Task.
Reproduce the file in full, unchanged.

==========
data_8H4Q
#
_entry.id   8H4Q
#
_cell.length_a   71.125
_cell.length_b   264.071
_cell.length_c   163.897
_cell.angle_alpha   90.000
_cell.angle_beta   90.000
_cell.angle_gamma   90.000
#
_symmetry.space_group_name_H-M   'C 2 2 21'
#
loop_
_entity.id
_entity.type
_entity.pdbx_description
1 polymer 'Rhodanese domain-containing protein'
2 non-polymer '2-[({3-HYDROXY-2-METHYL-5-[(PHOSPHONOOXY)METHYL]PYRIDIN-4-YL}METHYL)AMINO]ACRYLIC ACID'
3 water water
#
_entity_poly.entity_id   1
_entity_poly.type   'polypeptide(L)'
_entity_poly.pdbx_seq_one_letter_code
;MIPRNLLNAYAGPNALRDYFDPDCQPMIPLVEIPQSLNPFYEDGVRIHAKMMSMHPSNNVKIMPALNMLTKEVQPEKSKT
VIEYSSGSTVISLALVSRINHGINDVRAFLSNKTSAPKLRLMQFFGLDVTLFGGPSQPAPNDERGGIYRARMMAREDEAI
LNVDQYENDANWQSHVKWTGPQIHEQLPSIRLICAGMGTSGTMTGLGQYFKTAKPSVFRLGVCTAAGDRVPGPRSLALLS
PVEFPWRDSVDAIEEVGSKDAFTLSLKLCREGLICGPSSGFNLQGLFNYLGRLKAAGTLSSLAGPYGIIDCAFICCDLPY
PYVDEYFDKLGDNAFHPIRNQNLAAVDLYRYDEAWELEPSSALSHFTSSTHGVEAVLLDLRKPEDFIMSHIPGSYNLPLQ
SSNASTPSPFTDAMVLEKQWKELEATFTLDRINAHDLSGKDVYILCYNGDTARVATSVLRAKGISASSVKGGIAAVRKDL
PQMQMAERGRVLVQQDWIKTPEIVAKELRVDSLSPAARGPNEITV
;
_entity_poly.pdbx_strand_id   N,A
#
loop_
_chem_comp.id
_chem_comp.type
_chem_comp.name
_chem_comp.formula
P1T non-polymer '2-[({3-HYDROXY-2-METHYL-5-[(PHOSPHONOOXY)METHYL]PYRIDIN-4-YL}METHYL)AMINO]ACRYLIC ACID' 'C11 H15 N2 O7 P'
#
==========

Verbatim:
data_8H4Q
#
_entry.id   8H4Q
#
_cell.length_a   71.125
_cell.length_b   264.071
_cell.length_c   163.897
_cell.angle_alpha   90.000
_cell.angle_beta   90.000
_cell.angle_gamma   90.000
#
_symmetry.space_group_name_H-M   'C 2 2 21'
#
loop_
_entity.id
_entity.type
_entity.pdbx_description
1 polymer 'Rhodanese domain-containing protein'
2 non-polymer '2-[({3-HYDROXY-2-METHYL-5-[(PHOSPHONOOXY)METHYL]PYRIDIN-4-YL}METHYL)AMINO]ACRYLIC ACID'
3 water water
#
_entity_poly.entity_id   1
_entity_poly.type   'polypeptide(L)'
_entity_poly.pdbx_seq_one_letter_code
;MIPRNLLNAYAGPNALRDYFDPDCQPMIPLVEIPQSLNPFYEDGVRIHAKMMSMHPSNNVKIMPALNMLTKEVQPEKSKT
VIEYSSGSTVISLALVSRINHGINDVRAFLSNKTSAPKLRLMQFFGLDVTLFGGPSQPAPNDERGGIYRARMMAREDEAI
LNVDQYENDANWQSHVKWTGPQIHEQLPSIRLICAGMGTSGTMTGLGQYFKTAKPSVFRLGVCTAAGDRVPGPRSLALLS
PVEFPWRDSVDAIEEVGSKDAFTLSLKLCREGLICGPSSGFNLQGLFNYLGRLKAAGTLSSLAGPYGIIDCAFICCDLPY
PYVDEYFDKLGDNAFHPIRNQNLAAVDLYRYDEAWELEPSSALSHFTSSTHGVEAVLLDLRKPEDFIMSHIPGSYNLPLQ
SSNASTPSPFTDAMVLEKQWKELEATFTLDRINAHDLSGKDVYILCYNGDTARVATSVLRAKGISASSVKGGIAAVRKDL
PQMQMAERGRVLVQQDWIKTPEIVAKELRVDSLSPAARGPNEITV
;
_entity_poly.pdbx_strand_id   N,A
#
loop_
_chem_comp.id
_chem_comp.type
_chem_comp.name
_chem_comp.formula
P1T non-polymer '2-[({3-HYDROXY-2-METHYL-5-[(PHOSPHONOOXY)METHYL]PYRIDIN-4-YL}METHYL)AMINO]ACRYLIC ACID' 'C11 H15 N2 O7 P'
#